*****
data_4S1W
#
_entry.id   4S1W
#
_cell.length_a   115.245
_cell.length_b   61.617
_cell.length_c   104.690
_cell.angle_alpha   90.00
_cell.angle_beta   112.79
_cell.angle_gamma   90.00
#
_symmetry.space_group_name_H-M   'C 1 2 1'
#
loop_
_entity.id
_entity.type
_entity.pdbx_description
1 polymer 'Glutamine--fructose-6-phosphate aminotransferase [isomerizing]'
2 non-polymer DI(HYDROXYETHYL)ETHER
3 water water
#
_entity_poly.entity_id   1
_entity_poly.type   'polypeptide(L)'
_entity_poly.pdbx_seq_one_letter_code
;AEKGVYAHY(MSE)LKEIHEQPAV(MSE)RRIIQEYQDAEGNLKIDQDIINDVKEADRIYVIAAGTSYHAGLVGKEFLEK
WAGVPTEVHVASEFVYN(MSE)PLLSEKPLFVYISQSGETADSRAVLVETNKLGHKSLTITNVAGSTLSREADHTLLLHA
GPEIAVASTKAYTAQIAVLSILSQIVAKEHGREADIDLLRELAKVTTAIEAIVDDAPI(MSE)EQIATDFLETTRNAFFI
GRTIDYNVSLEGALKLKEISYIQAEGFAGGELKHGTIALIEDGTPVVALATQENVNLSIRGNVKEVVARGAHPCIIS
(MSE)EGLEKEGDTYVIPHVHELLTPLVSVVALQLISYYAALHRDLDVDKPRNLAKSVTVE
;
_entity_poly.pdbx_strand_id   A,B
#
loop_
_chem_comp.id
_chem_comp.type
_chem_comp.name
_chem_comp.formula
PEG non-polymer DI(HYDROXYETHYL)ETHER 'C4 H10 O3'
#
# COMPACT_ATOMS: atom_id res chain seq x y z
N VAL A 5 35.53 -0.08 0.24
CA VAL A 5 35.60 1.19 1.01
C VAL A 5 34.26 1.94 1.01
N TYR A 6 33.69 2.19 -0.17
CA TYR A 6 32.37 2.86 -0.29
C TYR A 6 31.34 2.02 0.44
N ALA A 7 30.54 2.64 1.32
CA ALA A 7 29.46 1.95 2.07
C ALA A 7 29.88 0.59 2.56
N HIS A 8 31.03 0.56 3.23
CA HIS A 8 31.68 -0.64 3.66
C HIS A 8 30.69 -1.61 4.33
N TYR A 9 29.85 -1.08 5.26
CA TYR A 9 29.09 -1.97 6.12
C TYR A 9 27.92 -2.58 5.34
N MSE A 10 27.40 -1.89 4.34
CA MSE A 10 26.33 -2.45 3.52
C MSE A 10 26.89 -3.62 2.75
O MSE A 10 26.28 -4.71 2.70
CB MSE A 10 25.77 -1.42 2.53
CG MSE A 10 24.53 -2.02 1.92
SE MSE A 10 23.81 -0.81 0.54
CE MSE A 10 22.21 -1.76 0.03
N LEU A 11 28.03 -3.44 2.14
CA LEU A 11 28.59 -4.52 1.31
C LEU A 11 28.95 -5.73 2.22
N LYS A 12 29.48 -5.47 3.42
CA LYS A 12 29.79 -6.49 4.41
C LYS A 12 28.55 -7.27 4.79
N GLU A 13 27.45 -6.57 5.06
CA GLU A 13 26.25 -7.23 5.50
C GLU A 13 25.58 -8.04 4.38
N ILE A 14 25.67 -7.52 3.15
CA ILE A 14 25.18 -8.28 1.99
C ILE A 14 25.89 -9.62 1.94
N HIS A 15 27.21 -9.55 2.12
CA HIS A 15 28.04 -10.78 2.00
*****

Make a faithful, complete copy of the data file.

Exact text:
data_4S1W
#
_entry.id   4S1W
#
_cell.length_a   115.245
_cell.length_b   61.617
_cell.length_c   104.690
_cell.angle_alpha   90.00
_cell.angle_beta   112.79
_cell.angle_gamma   90.00
#
_symmetry.space_group_name_H-M   'C 1 2 1'
#
loop_
_entity.id
_entity.type
_entity.pdbx_description
1 polymer 'Glutamine--fructose-6-phosphate aminotransferase [isomerizing]'
2 non-polymer DI(HYDROXYETHYL)ETHER
3 water water
#
_entity_poly.entity_id   1
_entity_poly.type   'polypeptide(L)'
_entity_poly.pdbx_seq_one_letter_code
;AEKGVYAHY(MSE)LKEIHEQPAV(MSE)RRIIQEYQDAEGNLKIDQDIINDVKEADRIYVIAAGTSYHAGLVGKEFLEK
WAGVPTEVHVASEFVYN(MSE)PLLSEKPLFVYISQSGETADSRAVLVETNKLGHKSLTITNVAGSTLSREADHTLLLHA
GPEIAVASTKAYTAQIAVLSILSQIVAKEHGREADIDLLRELAKVTTAIEAIVDDAPI(MSE)EQIATDFLETTRNAFFI
GRTIDYNVSLEGALKLKEISYIQAEGFAGGELKHGTIALIEDGTPVVALATQENVNLSIRGNVKEVVARGAHPCIIS
(MSE)EGLEKEGDTYVIPHVHELLTPLVSVVALQLISYYAALHRDLDVDKPRNLAKSVTVE
;
_entity_poly.pdbx_strand_id   A,B
#
loop_
_chem_comp.id
_chem_comp.type
_chem_comp.name
_chem_comp.formula
PEG non-polymer DI(HYDROXYETHYL)ETHER 'C4 H10 O3'
#
# COMPACT_ATOMS: atom_id res chain seq x y z
N VAL A 5 35.53 -0.08 0.24
CA VAL A 5 35.60 1.19 1.01
C VAL A 5 34.26 1.94 1.01
N TYR A 6 33.69 2.19 -0.17
CA TYR A 6 32.37 2.86 -0.29
C TYR A 6 31.34 2.02 0.44
N ALA A 7 30.54 2.64 1.32
CA ALA A 7 29.46 1.95 2.07
C ALA A 7 29.88 0.59 2.56
N HIS A 8 31.03 0.56 3.23
CA HIS A 8 31.68 -0.64 3.66
C HIS A 8 30.69 -1.61 4.33
N TYR A 9 29.85 -1.08 5.26
CA TYR A 9 29.09 -1.97 6.12
C TYR A 9 27.92 -2.58 5.34
N MSE A 10 27.40 -1.89 4.34
CA MSE A 10 26.33 -2.45 3.52
C MSE A 10 26.89 -3.62 2.75
O MSE A 10 26.28 -4.71 2.70
CB MSE A 10 25.77 -1.42 2.53
CG MSE A 10 24.53 -2.02 1.92
SE MSE A 10 23.81 -0.81 0.54
CE MSE A 10 22.21 -1.76 0.03
N LEU A 11 28.03 -3.44 2.14
CA LEU A 11 28.59 -4.52 1.31
C LEU A 11 28.95 -5.73 2.22
N LYS A 12 29.48 -5.47 3.42
CA LYS A 12 29.79 -6.49 4.41
C LYS A 12 28.55 -7.27 4.79
N GLU A 13 27.45 -6.57 5.06
CA GLU A 13 26.25 -7.23 5.50
C GLU A 13 25.58 -8.04 4.38
N ILE A 14 25.67 -7.52 3.15
CA ILE A 14 25.18 -8.28 1.99
C ILE A 14 25.89 -9.62 1.94
N HIS A 15 27.21 -9.55 2.12
CA HIS A 15 28.04 -10.78 2.00